Set us free, heavenly Father, from every bond of prejudice and fear; that, honoring the steadfast courage of your servant Absalom Jones, we may show forth in our lives the reconciling love and true freedom of the children of God, which you have given us in your Son our Savior Jesus Christ; who lives and reigns with you and the Holy Spirit, one God, now and for ever. Amen.
– Collect from Lesser Feasts and Fasts, 2003
I first heard of Fr. Jones a few years ago during the beginning stages of my journey on the Canterbury Trail. I began researching the African Methodist Episcopal (AME) Church and read about Bishop Richard Allen. This research then lead me to Fr. Absalom Jones. Fr. Jones’ story is an amazing one. Being born a slave, then obtaining his freedom, earning an income so he can buy his wife’s freedom is an amazing feat.
Fr. Jones, along with Bishop Allen were initially Methodist ministers in Pennsylvania at St. George’s Methodist Church. When I visited the church, the following story was relayed to me:
The church was segregated. Allen and Jones were the pastors of the Black congregation and held services at a different time slot. If there was a joint service between the Black and White congregations, the Blacks would sit in the balcony. One day, while the church was empty except for the church secretary, Jones and Allen both walked down the isle and prayed at the altar. The content of their prayer is speculated but some suggest that it was due to the racism that they were facing at that time and their next steps as clergy caring for the flock entrusted to them. In the midst of their prayer, the church secretary came running down the isle demanding them not to pray at the altar and “ordering” them never to to do, even if the church is empty. That was the end of both Jones’ and Allen’s affiliation with the Methodist Church.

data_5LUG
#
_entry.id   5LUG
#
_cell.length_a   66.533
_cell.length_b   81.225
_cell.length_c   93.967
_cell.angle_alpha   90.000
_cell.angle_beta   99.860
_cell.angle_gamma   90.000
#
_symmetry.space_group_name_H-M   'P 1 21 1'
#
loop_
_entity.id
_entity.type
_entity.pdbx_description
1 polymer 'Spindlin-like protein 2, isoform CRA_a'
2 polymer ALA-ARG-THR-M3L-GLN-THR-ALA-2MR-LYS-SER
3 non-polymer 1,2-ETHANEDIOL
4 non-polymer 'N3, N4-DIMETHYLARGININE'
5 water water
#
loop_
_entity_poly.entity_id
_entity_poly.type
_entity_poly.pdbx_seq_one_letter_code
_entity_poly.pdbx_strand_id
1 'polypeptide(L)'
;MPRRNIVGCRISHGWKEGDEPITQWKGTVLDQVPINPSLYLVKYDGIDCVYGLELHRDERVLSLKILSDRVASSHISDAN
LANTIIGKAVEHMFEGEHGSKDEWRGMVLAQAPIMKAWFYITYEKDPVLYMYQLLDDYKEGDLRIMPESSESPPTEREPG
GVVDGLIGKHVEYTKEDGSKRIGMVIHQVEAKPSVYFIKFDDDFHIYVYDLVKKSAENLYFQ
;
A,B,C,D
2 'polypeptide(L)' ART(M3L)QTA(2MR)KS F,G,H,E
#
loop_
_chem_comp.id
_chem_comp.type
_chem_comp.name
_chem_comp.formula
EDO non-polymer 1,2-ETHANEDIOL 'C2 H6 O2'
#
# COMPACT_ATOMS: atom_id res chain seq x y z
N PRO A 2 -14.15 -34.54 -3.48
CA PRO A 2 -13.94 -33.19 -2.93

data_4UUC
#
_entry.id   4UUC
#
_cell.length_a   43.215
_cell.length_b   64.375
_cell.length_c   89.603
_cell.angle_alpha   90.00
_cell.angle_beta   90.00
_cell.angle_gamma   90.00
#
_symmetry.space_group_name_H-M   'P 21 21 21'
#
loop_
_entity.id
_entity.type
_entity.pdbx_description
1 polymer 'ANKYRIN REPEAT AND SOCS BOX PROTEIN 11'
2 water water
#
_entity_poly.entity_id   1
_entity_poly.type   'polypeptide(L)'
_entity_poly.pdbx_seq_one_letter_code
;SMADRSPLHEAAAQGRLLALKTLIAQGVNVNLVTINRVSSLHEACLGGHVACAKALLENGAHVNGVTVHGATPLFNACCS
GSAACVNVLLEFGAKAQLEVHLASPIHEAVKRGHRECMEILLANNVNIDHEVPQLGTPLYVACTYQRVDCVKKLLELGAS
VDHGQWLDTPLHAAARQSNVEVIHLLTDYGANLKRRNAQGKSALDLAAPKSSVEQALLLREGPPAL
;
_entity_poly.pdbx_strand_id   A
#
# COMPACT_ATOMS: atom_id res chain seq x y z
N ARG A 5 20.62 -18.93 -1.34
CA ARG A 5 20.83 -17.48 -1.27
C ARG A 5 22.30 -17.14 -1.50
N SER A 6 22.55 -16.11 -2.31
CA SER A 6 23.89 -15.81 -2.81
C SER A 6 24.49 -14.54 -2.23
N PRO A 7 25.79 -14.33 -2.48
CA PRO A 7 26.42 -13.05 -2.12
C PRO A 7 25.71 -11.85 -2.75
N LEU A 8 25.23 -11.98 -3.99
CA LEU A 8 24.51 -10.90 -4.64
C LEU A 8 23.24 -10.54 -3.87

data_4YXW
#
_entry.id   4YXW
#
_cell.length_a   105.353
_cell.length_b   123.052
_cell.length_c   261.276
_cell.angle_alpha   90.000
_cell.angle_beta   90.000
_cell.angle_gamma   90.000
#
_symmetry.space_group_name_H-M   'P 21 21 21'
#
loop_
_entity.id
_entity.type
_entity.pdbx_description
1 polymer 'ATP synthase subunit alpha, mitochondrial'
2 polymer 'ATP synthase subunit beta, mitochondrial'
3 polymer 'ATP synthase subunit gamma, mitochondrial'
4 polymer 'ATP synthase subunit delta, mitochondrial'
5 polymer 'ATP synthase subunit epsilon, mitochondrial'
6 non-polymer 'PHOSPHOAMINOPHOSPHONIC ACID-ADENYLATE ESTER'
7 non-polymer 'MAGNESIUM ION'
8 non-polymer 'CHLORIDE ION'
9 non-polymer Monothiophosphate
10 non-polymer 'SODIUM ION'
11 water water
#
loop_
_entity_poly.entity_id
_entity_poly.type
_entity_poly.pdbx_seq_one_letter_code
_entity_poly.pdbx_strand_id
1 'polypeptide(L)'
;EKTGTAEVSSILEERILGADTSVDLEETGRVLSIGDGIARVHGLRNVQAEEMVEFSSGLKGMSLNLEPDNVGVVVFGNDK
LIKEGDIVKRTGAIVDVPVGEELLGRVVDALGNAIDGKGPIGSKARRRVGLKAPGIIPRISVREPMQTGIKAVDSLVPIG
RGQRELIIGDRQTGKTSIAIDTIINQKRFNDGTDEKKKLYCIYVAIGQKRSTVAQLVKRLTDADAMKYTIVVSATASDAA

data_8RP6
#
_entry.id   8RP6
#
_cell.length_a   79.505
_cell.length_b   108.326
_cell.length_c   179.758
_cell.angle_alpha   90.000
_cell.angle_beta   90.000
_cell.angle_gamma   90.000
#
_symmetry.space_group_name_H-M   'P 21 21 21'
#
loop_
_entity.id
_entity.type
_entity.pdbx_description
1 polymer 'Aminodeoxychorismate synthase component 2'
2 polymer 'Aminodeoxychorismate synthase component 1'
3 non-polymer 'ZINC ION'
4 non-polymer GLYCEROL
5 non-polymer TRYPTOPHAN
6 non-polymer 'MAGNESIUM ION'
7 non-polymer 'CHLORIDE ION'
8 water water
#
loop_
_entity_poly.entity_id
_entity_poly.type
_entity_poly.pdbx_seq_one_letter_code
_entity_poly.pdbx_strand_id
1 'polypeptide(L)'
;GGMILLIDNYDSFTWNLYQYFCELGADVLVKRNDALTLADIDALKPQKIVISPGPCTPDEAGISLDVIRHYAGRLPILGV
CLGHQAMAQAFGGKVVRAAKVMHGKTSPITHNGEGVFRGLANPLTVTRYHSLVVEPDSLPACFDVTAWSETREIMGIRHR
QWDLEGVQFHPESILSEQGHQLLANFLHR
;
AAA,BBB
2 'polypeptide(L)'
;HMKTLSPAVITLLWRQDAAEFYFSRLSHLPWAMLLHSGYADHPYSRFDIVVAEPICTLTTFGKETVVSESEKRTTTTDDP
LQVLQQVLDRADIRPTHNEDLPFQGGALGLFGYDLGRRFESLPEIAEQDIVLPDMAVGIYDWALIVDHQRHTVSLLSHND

I’m not sure how true this account is. I’m inclined to believe it more so due to the source, a Philadelphian church historian. Regardless, the rest is history. Richard Allen went on to establish the AME Church. Fr. Absalom Jones went on to find the African Episcopal Church of St. Thomas. Afterwards, he and his congregation join the Protestant Episcopal Church of the United States (The Episcopal Church). St. Thomas was the first Black church in Philedelphia.
Fr. Jones is an inspiration to many Black priests, ministers, and elders. A new colleague of mine who is Episcopalian (and preached a really good sermon on Fr. Jones last Sunday night) and I may have differences of theological opinion, but the one thing we do agree on, is the place of Fr. Jones in the history of Black clergy. Fr. Jones should be a inspiration to all clergy for his resolve, his determination, his desire for unity, and his steadfast faith.
– Fr. JMH